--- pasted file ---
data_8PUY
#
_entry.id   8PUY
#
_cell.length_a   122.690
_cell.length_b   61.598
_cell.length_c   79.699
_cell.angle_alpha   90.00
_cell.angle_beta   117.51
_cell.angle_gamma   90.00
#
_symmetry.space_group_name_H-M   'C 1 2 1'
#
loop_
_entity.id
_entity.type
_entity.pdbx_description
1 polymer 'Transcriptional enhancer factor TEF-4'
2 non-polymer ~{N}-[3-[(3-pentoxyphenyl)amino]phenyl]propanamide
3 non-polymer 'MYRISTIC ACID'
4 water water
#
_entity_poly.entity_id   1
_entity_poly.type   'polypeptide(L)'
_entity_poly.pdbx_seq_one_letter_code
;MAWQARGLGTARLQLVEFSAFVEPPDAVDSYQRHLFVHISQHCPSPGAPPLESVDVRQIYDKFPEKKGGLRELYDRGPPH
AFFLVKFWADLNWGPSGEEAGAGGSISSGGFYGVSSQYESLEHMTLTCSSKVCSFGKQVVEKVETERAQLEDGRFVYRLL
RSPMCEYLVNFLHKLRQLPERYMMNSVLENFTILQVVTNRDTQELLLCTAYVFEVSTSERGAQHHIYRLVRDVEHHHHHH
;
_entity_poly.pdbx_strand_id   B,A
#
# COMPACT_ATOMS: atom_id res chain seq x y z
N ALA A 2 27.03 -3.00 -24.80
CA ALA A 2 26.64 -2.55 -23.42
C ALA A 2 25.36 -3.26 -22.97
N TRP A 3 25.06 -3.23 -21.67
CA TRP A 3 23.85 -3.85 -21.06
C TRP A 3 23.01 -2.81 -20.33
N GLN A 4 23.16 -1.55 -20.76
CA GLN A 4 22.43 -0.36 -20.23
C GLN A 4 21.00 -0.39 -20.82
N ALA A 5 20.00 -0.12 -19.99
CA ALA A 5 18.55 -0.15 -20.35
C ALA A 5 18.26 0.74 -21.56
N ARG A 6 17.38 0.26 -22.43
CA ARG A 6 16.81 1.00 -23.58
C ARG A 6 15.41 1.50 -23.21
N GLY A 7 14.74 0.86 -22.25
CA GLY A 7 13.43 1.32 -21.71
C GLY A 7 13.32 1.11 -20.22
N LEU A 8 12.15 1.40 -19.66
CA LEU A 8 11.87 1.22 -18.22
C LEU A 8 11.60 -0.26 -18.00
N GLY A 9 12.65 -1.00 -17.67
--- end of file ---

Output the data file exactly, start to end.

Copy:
data_8PUY
#
_entry.id   8PUY
#
_cell.length_a   122.690
_cell.length_b   61.598
_cell.length_c   79.699
_cell.angle_alpha   90.00
_cell.angle_beta   117.51
_cell.angle_gamma   90.00
#
_symmetry.space_group_name_H-M   'C 1 2 1'
#
loop_
_entity.id
_entity.type
_entity.pdbx_description
1 polymer 'Transcriptional enhancer factor TEF-4'
2 non-polymer ~{N}-[3-[(3-pentoxyphenyl)amino]phenyl]propanamide
3 non-polymer 'MYRISTIC ACID'
4 water water
#
_entity_poly.entity_id   1
_entity_poly.type   'polypeptide(L)'
_entity_poly.pdbx_seq_one_letter_code
;MAWQARGLGTARLQLVEFSAFVEPPDAVDSYQRHLFVHISQHCPSPGAPPLESVDVRQIYDKFPEKKGGLRELYDRGPPH
AFFLVKFWADLNWGPSGEEAGAGGSISSGGFYGVSSQYESLEHMTLTCSSKVCSFGKQVVEKVETERAQLEDGRFVYRLL
RSPMCEYLVNFLHKLRQLPERYMMNSVLENFTILQVVTNRDTQELLLCTAYVFEVSTSERGAQHHIYRLVRDVEHHHHHH
;
_entity_poly.pdbx_strand_id   B,A
#
# COMPACT_ATOMS: atom_id res chain seq x y z
N ALA A 2 27.03 -3.00 -24.80
CA ALA A 2 26.64 -2.55 -23.42
C ALA A 2 25.36 -3.26 -22.97
N TRP A 3 25.06 -3.23 -21.67
CA TRP A 3 23.85 -3.85 -21.06
C TRP A 3 23.01 -2.81 -20.33
N GLN A 4 23.16 -1.55 -20.76
CA GLN A 4 22.43 -0.36 -20.23
C GLN A 4 21.00 -0.39 -20.82
N ALA A 5 20.00 -0.12 -19.99
CA ALA A 5 18.55 -0.15 -20.35
C ALA A 5 18.26 0.74 -21.56
N ARG A 6 17.38 0.26 -22.43
CA ARG A 6 16.81 1.00 -23.58
C ARG A 6 15.41 1.50 -23.21
N GLY A 7 14.74 0.86 -22.25
CA GLY A 7 13.43 1.32 -21.71
C GLY A 7 13.32 1.11 -20.22
N LEU A 8 12.15 1.40 -19.66
CA LEU A 8 11.87 1.22 -18.22
C LEU A 8 11.60 -0.26 -18.00
N GLY A 9 12.65 -1.00 -17.67